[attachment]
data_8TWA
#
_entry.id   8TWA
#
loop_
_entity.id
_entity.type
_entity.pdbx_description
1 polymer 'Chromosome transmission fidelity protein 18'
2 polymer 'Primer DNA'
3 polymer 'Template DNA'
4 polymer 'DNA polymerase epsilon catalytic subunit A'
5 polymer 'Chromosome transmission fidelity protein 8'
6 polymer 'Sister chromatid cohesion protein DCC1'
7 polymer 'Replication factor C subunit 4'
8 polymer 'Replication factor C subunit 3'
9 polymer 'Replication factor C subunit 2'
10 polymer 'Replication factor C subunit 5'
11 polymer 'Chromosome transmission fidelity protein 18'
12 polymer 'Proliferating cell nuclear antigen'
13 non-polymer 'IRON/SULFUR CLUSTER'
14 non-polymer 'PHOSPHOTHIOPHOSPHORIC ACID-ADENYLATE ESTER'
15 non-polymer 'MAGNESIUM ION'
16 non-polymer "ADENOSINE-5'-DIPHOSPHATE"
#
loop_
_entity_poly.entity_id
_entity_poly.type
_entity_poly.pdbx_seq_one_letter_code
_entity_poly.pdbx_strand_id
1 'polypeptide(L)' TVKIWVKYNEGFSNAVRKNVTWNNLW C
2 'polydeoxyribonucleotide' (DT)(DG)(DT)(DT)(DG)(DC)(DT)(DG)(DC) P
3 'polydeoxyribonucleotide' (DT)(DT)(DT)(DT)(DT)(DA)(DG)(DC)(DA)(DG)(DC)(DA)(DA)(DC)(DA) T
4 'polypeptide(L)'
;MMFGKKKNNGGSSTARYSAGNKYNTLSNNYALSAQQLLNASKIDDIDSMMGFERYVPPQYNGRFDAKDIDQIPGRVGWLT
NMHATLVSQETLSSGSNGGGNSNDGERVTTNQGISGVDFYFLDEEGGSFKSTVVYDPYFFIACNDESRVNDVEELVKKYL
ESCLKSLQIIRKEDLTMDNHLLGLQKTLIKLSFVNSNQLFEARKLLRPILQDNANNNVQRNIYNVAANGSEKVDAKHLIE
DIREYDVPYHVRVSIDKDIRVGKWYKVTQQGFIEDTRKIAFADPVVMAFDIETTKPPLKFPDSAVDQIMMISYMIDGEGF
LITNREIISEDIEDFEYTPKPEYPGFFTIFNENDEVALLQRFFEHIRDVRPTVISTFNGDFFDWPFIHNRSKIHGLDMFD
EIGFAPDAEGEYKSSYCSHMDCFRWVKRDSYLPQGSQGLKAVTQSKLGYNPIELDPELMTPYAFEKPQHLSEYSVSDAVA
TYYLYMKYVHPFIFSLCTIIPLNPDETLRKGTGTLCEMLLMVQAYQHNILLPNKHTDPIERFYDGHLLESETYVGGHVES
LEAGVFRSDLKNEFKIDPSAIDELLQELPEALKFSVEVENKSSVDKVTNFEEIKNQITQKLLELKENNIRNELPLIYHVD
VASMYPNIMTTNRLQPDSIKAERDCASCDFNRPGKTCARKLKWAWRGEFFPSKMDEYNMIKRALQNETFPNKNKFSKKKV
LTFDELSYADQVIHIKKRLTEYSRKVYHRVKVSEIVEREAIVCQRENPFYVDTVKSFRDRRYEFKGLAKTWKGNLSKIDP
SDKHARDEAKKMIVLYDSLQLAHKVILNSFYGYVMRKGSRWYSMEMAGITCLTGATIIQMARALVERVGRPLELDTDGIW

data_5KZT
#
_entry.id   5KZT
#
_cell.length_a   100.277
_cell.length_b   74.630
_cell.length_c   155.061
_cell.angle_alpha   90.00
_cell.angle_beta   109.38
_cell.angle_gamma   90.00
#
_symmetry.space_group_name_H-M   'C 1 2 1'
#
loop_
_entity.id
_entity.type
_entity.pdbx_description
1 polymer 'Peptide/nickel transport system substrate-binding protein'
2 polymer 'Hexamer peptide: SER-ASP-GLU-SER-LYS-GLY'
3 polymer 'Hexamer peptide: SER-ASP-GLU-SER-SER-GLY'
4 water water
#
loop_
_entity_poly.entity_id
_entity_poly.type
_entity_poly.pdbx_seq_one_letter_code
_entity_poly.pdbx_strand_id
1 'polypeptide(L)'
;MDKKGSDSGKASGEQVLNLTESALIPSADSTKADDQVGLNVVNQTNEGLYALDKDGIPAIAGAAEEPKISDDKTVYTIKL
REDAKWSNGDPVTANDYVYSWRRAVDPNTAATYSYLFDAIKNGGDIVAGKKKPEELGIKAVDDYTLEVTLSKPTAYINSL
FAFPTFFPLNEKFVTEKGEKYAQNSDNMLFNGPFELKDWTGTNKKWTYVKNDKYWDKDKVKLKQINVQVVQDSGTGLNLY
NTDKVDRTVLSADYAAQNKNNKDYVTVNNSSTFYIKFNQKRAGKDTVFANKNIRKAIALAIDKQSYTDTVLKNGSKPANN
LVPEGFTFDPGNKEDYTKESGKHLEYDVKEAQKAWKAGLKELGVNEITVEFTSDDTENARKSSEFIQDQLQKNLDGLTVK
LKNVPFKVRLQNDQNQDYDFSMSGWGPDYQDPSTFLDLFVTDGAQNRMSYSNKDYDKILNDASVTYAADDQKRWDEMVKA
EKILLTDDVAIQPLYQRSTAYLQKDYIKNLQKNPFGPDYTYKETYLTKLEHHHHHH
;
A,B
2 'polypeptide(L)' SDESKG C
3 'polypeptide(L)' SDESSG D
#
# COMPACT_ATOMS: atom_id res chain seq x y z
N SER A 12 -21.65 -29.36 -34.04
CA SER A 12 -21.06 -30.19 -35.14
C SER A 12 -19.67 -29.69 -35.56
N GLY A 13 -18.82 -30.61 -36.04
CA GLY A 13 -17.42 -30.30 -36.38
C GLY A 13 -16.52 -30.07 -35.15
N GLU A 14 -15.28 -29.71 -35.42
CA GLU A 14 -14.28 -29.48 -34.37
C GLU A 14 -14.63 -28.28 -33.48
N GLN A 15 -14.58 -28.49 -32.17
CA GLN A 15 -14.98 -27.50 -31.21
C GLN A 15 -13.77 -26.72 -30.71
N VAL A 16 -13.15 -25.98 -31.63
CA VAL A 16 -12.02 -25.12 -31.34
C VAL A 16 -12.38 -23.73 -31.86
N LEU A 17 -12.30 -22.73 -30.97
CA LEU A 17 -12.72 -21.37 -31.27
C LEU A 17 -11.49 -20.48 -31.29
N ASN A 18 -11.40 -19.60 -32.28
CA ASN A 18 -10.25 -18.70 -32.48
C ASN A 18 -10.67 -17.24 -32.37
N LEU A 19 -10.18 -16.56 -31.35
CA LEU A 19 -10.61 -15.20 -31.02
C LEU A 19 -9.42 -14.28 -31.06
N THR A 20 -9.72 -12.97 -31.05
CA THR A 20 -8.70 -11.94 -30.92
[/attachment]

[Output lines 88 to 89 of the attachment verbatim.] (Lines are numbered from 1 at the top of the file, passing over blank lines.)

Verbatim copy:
CA SER A 12 -21.06 -30.19 -35.14
C SER A 12 -19.67 -29.69 -35.56